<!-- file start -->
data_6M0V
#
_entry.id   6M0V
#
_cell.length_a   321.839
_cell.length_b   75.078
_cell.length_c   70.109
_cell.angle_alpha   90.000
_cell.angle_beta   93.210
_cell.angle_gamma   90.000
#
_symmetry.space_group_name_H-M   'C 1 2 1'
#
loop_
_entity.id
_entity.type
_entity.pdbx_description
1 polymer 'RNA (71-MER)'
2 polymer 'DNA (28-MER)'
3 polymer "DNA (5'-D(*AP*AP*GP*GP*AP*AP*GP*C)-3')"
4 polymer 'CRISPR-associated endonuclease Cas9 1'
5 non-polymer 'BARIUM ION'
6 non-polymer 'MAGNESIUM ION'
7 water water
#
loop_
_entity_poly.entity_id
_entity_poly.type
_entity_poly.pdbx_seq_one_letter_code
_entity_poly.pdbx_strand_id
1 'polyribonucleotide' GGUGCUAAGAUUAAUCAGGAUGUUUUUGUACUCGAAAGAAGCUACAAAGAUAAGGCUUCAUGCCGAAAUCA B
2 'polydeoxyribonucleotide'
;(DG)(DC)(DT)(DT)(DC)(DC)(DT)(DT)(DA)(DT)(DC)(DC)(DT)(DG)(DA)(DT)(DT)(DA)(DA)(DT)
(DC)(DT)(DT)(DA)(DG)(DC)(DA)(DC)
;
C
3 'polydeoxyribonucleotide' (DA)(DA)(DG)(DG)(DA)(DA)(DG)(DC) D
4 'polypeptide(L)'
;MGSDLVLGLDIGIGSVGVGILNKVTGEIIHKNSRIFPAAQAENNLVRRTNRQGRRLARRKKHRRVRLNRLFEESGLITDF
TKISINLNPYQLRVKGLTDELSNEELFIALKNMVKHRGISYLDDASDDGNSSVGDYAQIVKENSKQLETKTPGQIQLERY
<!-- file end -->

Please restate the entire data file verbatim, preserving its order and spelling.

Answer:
data_6M0V
#
_entry.id   6M0V
#
_cell.length_a   321.839
_cell.length_b   75.078
_cell.length_c   70.109
_cell.angle_alpha   90.000
_cell.angle_beta   93.210
_cell.angle_gamma   90.000
#
_symmetry.space_group_name_H-M   'C 1 2 1'
#
loop_
_entity.id
_entity.type
_entity.pdbx_description
1 polymer 'RNA (71-MER)'
2 polymer 'DNA (28-MER)'
3 polymer "DNA (5'-D(*AP*AP*GP*GP*AP*AP*GP*C)-3')"
4 polymer 'CRISPR-associated endonuclease Cas9 1'
5 non-polymer 'BARIUM ION'
6 non-polymer 'MAGNESIUM ION'
7 water water
#
loop_
_entity_poly.entity_id
_entity_poly.type
_entity_poly.pdbx_seq_one_letter_code
_entity_poly.pdbx_strand_id
1 'polyribonucleotide' GGUGCUAAGAUUAAUCAGGAUGUUUUUGUACUCGAAAGAAGCUACAAAGAUAAGGCUUCAUGCCGAAAUCA B
2 'polydeoxyribonucleotide'
;(DG)(DC)(DT)(DT)(DC)(DC)(DT)(DT)(DA)(DT)(DC)(DC)(DT)(DG)(DA)(DT)(DT)(DA)(DA)(DT)
(DC)(DT)(DT)(DA)(DG)(DC)(DA)(DC)
;
C
3 'polydeoxyribonucleotide' (DA)(DA)(DG)(DG)(DA)(DA)(DG)(DC) D
4 'polypeptide(L)'
;MGSDLVLGLDIGIGSVGVGILNKVTGEIIHKNSRIFPAAQAENNLVRRTNRQGRRLARRKKHRRVRLNRLFEESGLITDF
TKISINLNPYQLRVKGLTDELSNEELFIALKNMVKHRGISYLDDASDDGNSSVGDYAQIVKENSKQLETKTPGQIQLERY